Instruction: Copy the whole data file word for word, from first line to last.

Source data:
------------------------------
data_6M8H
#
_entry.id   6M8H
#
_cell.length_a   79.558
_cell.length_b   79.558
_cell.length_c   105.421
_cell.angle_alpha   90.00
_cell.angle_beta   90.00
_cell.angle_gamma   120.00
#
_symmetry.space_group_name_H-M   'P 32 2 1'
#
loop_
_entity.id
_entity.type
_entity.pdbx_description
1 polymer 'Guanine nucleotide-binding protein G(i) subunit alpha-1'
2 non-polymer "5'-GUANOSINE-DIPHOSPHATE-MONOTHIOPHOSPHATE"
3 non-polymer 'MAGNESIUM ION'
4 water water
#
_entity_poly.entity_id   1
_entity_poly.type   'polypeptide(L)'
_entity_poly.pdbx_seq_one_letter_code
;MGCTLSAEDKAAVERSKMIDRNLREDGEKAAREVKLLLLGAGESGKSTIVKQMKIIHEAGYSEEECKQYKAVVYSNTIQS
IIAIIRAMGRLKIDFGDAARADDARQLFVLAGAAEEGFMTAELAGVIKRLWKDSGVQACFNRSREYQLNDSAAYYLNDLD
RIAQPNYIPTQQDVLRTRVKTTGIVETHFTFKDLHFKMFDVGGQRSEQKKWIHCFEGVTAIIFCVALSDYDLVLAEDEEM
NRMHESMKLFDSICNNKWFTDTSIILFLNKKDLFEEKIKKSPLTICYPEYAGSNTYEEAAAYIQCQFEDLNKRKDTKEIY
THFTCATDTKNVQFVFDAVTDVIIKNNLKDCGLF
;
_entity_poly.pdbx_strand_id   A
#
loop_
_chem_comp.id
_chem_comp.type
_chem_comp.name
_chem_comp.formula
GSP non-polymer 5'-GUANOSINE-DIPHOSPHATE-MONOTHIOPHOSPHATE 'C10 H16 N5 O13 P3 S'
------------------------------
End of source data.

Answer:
data_6M8H
#
_entry.id   6M8H
#
_cell.length_a   79.558
_cell.length_b   79.558
_cell.length_c   105.421
_cell.angle_alpha   90.00
_cell.angle_beta   90.00
_cell.angle_gamma   120.00
#
_symmetry.space_group_name_H-M   'P 32 2 1'
#
loop_
_entity.id
_entity.type
_entity.pdbx_description
1 polymer 'Guanine nucleotide-binding protein G(i) subunit alpha-1'
2 non-polymer "5'-GUANOSINE-DIPHOSPHATE-MONOTHIOPHOSPHATE"
3 non-polymer 'MAGNESIUM ION'
4 water water
#
_entity_poly.entity_id   1
_entity_poly.type   'polypeptide(L)'
_entity_poly.pdbx_seq_one_letter_code
;MGCTLSAEDKAAVERSKMIDRNLREDGEKAAREVKLLLLGAGESGKSTIVKQMKIIHEAGYSEEECKQYKAVVYSNTIQS
IIAIIRAMGRLKIDFGDAARADDARQLFVLAGAAEEGFMTAELAGVIKRLWKDSGVQACFNRSREYQLNDSAAYYLNDLD
RIAQPNYIPTQQDVLRTRVKTTGIVETHFTFKDLHFKMFDVGGQRSEQKKWIHCFEGVTAIIFCVALSDYDLVLAEDEEM
NRMHESMKLFDSICNNKWFTDTSIILFLNKKDLFEEKIKKSPLTICYPEYAGSNTYEEAAAYIQCQFEDLNKRKDTKEIY
THFTCATDTKNVQFVFDAVTDVIIKNNLKDCGLF
;
_entity_poly.pdbx_strand_id   A
#
loop_
_chem_comp.id
_chem_comp.type
_chem_comp.name
_chem_comp.formula
GSP non-polymer 5'-GUANOSINE-DIPHOSPHATE-MONOTHIOPHOSPHATE 'C10 H16 N5 O13 P3 S'